TITLE

Sense of Humor Across Cultures: A Comparison of British, Australian and American Respondents

AUTHOR(S)
Martin, G. Neil; Sullivan, Erin
PUB. DATE
June 2013
SOURCE
North American Journal of Psychology;Jun2013, Vol. 15 Issue 2, p375
SOURCE TYPE
Academic Journal
DOC. TYPE
Article
ABSTRACT
Although humor is considered to be a construct that exists across cultures and nations, there is some evidence that cultures and nations may differ in their self-reported sense of humor and use of humor. However, little research exists. In the current study, we investigated whether differences or similarities existed in British, American and Australian men and women's sense of humor, measured via the Multidimensional Sense of Humor Scale (MSHS). It was found that British respondents' attitudes toward humorous people were significantly more negative than were those of Australian participants. American participants reported using humor more frequently in social situations than did British participants. As predicted, self-reported humor production was greater in men than women, but no interaction with culture was found. Possible explanations for these findings are discussed.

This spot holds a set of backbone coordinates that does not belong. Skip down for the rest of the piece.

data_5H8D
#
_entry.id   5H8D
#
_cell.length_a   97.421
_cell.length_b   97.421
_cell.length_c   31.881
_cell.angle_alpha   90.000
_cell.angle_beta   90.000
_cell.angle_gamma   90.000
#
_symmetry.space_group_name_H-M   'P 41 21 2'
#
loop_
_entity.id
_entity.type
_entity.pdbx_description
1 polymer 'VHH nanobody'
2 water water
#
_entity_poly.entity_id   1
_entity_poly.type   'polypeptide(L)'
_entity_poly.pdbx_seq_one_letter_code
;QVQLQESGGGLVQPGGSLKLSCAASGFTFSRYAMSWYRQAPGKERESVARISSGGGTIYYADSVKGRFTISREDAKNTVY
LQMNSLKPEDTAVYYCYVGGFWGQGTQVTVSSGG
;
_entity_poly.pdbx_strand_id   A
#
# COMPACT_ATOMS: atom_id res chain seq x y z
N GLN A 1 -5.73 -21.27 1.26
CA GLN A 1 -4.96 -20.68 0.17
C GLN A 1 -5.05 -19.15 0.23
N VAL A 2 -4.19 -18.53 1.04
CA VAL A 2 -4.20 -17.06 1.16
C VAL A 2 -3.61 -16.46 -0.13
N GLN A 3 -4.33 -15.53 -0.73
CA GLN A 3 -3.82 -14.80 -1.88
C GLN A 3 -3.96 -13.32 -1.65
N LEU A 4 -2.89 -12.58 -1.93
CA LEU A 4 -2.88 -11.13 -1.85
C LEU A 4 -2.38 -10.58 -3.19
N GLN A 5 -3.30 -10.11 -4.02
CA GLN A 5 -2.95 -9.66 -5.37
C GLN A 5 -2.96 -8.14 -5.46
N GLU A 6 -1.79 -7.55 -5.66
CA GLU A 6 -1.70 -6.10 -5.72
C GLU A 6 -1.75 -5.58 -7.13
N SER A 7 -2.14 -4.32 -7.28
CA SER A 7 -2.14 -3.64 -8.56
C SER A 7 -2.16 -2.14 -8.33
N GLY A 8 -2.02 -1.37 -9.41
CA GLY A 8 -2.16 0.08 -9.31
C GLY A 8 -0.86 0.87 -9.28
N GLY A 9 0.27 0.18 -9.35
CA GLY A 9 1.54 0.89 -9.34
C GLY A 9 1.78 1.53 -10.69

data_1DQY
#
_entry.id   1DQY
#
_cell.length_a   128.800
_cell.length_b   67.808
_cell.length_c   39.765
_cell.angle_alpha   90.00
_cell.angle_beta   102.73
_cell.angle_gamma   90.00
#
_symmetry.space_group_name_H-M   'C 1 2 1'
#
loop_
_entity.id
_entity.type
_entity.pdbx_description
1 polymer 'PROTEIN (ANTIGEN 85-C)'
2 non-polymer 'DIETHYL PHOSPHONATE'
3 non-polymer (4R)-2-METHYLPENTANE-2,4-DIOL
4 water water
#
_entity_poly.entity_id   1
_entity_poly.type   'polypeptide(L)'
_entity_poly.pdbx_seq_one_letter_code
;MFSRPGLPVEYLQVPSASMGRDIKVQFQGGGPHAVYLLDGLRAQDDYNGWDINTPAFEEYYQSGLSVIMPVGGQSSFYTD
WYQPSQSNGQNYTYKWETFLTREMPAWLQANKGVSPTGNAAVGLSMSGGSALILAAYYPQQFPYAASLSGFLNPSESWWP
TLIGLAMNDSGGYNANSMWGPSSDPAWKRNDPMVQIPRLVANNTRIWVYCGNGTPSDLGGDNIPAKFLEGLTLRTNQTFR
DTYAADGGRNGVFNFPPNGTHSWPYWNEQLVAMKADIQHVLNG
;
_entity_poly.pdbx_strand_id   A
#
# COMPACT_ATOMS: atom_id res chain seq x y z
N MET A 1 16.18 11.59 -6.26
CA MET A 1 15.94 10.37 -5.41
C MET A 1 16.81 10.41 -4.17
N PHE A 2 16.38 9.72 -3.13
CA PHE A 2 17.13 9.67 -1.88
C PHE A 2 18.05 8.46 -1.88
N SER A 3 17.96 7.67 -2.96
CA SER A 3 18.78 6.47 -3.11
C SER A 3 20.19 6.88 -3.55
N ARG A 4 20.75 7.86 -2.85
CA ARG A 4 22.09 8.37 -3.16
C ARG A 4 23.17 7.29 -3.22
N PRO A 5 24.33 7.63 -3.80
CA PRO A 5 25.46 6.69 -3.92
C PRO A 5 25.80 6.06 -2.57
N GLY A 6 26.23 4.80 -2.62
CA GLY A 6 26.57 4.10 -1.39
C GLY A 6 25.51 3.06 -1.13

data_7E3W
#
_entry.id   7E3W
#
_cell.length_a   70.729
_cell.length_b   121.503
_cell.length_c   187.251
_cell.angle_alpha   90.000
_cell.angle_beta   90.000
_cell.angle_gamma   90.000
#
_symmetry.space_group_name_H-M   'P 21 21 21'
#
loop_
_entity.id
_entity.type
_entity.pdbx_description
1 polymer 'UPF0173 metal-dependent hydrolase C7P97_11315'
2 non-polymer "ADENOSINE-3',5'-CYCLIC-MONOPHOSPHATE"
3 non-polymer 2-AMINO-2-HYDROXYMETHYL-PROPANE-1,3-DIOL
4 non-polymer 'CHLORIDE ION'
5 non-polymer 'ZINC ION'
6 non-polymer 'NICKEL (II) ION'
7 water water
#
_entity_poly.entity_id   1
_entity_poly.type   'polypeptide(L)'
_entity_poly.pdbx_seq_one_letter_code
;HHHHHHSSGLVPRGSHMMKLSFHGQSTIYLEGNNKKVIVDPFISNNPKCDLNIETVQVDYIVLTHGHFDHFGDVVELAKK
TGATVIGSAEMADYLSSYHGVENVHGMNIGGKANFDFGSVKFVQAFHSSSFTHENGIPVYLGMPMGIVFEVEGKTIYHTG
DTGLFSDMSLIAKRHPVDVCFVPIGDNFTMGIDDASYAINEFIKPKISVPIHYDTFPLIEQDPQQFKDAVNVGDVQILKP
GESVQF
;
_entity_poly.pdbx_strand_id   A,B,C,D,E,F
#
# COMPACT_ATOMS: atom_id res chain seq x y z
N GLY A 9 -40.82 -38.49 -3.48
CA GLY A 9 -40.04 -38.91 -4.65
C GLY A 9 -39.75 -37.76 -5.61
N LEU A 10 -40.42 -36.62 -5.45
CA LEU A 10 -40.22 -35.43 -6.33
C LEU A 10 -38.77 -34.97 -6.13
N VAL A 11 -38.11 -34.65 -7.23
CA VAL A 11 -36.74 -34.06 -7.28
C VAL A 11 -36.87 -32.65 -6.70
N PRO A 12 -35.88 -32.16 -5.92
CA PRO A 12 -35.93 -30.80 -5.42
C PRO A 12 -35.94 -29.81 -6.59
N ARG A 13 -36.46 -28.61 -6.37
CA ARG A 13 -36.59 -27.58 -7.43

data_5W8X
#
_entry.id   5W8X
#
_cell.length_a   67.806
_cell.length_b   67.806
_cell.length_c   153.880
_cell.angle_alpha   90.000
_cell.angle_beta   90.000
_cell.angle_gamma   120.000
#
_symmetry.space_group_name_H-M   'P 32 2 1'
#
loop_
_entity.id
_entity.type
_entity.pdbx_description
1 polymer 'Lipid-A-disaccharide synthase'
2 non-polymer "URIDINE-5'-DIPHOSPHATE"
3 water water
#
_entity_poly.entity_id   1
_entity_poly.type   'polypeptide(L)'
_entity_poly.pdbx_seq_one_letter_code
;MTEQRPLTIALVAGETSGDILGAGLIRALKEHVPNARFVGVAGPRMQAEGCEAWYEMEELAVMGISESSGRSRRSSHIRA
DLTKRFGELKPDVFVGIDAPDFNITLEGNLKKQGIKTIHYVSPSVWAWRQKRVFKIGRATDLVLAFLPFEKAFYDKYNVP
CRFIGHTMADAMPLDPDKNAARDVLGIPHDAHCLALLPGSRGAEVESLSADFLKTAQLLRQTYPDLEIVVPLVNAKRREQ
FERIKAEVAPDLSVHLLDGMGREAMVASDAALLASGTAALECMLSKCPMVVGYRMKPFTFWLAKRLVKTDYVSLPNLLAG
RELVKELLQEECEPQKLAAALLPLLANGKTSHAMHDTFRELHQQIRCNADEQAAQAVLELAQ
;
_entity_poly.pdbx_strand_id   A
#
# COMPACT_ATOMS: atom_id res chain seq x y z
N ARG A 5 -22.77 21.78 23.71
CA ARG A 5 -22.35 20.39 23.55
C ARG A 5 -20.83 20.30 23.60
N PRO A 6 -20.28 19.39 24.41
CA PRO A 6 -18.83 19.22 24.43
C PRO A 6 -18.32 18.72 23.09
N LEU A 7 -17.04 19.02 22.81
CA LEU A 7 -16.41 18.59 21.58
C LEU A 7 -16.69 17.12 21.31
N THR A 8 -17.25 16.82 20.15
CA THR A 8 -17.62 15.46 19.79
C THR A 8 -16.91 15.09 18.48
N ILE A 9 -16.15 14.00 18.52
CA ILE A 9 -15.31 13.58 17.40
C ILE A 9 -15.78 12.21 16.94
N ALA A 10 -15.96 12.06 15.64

ACCESSION #
87531071

 

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